Prevalence and determinants of common perinatal mental disorders in women in low- and lower-middle-income countries: a systematic review.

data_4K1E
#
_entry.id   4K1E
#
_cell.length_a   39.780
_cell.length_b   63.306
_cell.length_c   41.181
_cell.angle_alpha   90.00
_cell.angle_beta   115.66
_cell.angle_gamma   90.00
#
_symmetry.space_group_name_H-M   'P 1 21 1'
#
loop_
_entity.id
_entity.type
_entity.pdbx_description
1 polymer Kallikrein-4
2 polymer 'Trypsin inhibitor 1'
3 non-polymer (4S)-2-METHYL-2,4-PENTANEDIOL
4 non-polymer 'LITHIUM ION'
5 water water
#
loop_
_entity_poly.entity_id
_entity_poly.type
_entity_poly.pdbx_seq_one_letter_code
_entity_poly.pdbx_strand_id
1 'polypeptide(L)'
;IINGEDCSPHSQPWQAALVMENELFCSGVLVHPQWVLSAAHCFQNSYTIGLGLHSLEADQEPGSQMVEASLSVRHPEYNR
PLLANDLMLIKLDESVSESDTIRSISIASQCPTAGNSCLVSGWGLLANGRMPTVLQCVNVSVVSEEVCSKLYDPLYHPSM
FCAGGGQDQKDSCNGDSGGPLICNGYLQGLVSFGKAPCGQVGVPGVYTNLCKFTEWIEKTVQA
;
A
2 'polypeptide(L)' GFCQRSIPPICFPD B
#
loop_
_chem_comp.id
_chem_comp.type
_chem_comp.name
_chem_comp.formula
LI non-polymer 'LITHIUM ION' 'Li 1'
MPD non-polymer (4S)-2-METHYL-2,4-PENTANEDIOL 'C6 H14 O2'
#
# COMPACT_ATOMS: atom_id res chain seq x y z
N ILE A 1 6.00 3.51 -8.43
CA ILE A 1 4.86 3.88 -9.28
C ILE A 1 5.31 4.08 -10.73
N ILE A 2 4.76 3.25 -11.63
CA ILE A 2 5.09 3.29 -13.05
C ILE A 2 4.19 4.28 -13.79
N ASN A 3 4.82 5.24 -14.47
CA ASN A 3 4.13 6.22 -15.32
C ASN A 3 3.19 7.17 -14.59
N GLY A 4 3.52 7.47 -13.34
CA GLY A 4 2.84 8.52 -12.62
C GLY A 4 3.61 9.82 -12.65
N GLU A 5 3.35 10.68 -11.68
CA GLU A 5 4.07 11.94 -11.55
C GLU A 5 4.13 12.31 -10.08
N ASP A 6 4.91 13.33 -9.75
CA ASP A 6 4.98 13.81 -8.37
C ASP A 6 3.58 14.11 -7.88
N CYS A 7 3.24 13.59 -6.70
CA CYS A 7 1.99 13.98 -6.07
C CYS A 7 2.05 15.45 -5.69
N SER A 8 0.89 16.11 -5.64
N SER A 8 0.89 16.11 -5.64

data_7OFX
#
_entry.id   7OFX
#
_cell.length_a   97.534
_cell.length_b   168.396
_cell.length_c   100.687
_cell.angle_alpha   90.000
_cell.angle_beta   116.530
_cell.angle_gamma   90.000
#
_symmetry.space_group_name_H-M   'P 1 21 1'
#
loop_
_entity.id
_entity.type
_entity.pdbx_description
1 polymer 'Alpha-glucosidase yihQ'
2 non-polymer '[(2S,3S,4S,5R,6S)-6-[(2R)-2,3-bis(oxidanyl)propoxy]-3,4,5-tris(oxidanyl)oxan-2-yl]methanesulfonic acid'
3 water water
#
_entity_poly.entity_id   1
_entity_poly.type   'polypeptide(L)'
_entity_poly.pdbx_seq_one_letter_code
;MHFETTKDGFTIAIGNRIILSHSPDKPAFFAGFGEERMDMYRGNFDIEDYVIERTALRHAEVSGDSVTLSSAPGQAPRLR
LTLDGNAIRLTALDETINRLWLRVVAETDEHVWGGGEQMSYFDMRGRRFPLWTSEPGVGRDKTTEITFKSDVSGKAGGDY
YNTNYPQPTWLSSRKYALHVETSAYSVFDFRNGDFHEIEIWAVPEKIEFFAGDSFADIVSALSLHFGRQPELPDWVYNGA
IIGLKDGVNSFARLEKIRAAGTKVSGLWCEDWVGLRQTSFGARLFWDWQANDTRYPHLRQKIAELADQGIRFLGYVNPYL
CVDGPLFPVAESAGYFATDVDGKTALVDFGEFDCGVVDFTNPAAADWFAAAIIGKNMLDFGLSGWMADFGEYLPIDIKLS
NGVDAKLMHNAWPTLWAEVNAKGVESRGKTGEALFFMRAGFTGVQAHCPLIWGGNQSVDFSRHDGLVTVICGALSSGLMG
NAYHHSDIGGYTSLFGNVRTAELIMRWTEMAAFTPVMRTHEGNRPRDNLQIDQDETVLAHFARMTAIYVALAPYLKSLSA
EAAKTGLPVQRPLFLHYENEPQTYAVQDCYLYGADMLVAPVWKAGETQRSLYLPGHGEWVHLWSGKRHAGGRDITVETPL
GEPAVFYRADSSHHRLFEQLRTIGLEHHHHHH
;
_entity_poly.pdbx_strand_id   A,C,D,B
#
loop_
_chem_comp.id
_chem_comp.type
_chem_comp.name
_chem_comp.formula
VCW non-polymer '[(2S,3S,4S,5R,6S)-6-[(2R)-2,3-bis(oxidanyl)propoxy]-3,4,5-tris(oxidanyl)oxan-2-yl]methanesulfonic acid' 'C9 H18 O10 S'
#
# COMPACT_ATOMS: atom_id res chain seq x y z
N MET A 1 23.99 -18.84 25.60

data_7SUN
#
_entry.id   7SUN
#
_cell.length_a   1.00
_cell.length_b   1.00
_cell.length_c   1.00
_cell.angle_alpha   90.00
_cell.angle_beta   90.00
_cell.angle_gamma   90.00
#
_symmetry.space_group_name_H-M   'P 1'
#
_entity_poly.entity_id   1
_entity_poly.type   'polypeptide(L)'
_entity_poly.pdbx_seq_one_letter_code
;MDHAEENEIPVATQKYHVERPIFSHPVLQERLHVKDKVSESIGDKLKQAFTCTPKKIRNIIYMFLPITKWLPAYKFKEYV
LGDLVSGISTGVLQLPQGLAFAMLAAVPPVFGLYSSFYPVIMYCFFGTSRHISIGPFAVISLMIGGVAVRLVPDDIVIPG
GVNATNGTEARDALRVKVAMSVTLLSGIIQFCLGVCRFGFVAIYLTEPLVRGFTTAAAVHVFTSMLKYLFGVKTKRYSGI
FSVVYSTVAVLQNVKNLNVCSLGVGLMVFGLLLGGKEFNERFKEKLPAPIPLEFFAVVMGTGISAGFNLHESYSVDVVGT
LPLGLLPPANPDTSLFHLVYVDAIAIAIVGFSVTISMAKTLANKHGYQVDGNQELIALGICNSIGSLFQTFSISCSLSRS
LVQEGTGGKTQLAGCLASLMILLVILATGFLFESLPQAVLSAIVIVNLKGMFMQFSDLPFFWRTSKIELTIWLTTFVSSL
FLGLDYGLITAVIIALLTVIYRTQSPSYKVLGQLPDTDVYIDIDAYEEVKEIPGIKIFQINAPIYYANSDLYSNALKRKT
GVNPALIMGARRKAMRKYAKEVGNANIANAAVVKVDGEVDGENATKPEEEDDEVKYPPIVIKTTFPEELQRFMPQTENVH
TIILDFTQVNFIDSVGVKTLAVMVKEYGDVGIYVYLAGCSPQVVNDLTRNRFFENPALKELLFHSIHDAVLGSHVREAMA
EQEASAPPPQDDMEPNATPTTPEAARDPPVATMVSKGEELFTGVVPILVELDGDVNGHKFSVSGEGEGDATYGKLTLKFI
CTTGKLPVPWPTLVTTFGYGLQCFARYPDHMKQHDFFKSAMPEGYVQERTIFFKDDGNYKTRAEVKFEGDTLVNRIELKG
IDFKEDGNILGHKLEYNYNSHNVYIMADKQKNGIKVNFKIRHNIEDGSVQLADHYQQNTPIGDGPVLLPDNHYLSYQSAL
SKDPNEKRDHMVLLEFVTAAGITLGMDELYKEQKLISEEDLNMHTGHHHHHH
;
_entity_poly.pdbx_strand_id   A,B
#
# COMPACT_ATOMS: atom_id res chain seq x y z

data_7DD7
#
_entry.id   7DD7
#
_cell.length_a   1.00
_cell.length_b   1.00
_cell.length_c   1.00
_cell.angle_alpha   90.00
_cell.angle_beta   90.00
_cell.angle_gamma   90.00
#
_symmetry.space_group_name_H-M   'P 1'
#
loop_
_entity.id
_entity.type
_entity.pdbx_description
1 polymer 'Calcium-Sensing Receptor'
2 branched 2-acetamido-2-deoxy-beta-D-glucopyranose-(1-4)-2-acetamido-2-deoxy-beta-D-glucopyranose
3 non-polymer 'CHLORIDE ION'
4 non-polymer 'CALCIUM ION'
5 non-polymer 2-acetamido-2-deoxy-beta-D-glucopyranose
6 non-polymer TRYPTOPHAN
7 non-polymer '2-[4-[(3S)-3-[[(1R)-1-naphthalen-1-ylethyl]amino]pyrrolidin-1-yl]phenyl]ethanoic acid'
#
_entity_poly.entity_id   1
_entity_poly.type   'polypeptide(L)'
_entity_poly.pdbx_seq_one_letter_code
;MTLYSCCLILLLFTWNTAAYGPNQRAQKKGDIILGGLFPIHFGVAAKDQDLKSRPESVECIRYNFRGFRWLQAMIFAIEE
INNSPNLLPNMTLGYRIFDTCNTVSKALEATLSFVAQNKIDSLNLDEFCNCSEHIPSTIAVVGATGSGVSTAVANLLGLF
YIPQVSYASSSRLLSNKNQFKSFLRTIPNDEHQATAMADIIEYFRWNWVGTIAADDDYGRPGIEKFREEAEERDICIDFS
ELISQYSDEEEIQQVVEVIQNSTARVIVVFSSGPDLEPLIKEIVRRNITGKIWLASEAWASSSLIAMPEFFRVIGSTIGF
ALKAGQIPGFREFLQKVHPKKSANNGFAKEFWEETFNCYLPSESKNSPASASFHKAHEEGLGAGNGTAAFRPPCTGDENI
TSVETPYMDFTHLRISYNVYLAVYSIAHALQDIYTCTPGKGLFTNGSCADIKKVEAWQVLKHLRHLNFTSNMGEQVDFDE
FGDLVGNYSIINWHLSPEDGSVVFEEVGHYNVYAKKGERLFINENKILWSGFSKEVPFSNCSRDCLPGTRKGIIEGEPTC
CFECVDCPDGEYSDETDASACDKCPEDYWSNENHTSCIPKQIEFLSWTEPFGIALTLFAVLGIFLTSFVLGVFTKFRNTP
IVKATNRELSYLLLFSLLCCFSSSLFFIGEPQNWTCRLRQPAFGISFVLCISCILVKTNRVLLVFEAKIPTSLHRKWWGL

Maternal depression is a major public health problem in low- and middle-income countries including India. Very few studies have assessed association of various risk factors with antenatal depression in rural Indian women, especially the effect of marital conflict, gender disadvantage and gender preference on antenatal depression. This paper describes the prevalence of probable antenatal depression in rural Maharashtra, a state in the western part of India and specifically assesses the association of marital and gender disadvantage factors and gender preference for a male child with antenatal depression. Primary Health Centre-based cross-sectional survey of antenatal women in rural Maharashtra was carried out. The outcome of interest was a probable diagnosis of depression in antenatal women which was measured using the Edinburgh postnatal depression scale (EPDS). Data were analyzed using simple and multiple logistic regression. 302 women in their antenatal period were included in this study. The outcome of antenatal depression (EPDS > 12) was found in 51 women (16.9%, 95% CI 12.6–21.1%). Feeling pressurized to deliver a male child was strongly associated with the outcome of antenatal depression (adjusted odds ratio (OR): 3.0; 95% CI 1.4–6.5). Unsatisfactory reaction of in-laws to dowry (adjusted OR 11.2; 95% CI 2.4–52.9) and difficult relationship with in-laws (adjusted OR 5.3; 95% CI 2.4–11.6) were also significantly associated with antenatal depression. Our findings demonstrate that antenatal depression in rural women of Western Maharashtra is associated with gender disadvantage factors, especially related to preference for a male child. The agenda to improve maternal mental health should be ultimately linked to address the broader social development goals and gender empowerment.